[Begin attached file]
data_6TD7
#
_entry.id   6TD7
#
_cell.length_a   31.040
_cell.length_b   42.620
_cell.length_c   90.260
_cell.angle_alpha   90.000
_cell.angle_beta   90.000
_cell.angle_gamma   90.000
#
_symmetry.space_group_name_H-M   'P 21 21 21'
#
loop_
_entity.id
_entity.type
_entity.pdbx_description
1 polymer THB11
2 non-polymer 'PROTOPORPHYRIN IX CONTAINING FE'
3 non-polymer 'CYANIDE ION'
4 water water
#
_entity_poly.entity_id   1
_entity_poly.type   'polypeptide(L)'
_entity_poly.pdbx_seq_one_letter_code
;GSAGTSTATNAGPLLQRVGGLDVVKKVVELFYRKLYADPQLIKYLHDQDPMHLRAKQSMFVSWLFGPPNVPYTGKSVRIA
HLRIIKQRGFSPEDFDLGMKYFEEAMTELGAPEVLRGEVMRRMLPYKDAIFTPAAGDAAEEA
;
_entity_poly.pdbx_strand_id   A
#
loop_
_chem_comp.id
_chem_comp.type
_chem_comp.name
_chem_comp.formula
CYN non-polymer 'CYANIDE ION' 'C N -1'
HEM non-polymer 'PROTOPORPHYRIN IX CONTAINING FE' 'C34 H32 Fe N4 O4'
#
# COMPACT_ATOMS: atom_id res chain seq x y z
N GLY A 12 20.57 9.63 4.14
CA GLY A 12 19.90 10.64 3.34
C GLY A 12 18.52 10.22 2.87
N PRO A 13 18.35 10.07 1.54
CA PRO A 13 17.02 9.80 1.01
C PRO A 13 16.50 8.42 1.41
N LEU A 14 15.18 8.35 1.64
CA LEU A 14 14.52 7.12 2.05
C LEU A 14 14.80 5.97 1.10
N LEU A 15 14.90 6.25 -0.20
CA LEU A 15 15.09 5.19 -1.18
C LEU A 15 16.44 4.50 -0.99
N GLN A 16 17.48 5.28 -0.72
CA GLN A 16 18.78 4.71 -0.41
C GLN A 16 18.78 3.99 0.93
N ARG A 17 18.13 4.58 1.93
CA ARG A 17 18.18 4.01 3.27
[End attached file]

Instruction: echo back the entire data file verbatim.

data_6TD7
#
_entry.id   6TD7
#
_cell.length_a   31.040
_cell.length_b   42.620
_cell.length_c   90.260
_cell.angle_alpha   90.000
_cell.angle_beta   90.000
_cell.angle_gamma   90.000
#
_symmetry.space_group_name_H-M   'P 21 21 21'
#
loop_
_entity.id
_entity.type
_entity.pdbx_description
1 polymer THB11
2 non-polymer 'PROTOPORPHYRIN IX CONTAINING FE'
3 non-polymer 'CYANIDE ION'
4 water water
#
_entity_poly.entity_id   1
_entity_poly.type   'polypeptide(L)'
_entity_poly.pdbx_seq_one_letter_code
;GSAGTSTATNAGPLLQRVGGLDVVKKVVELFYRKLYADPQLIKYLHDQDPMHLRAKQSMFVSWLFGPPNVPYTGKSVRIA
HLRIIKQRGFSPEDFDLGMKYFEEAMTELGAPEVLRGEVMRRMLPYKDAIFTPAAGDAAEEA
;
_entity_poly.pdbx_strand_id   A
#
loop_
_chem_comp.id
_chem_comp.type
_chem_comp.name
_chem_comp.formula
CYN non-polymer 'CYANIDE ION' 'C N -1'
HEM non-polymer 'PROTOPORPHYRIN IX CONTAINING FE' 'C34 H32 Fe N4 O4'
#
# COMPACT_ATOMS: atom_id res chain seq x y z
N GLY A 12 20.57 9.63 4.14
CA GLY A 12 19.90 10.64 3.34
C GLY A 12 18.52 10.22 2.87
N PRO A 13 18.35 10.07 1.54
CA PRO A 13 17.02 9.80 1.01
C PRO A 13 16.50 8.42 1.41
N LEU A 14 15.18 8.35 1.64
CA LEU A 14 14.52 7.12 2.05
C LEU A 14 14.80 5.97 1.10
N LEU A 15 14.90 6.25 -0.20
CA LEU A 15 15.09 5.19 -1.18
C LEU A 15 16.44 4.50 -0.99
N GLN A 16 17.48 5.28 -0.72
CA GLN A 16 18.78 4.71 -0.41
C GLN A 16 18.78 3.99 0.93
N ARG A 17 18.13 4.58 1.93
CA ARG A 17 18.18 4.01 3.27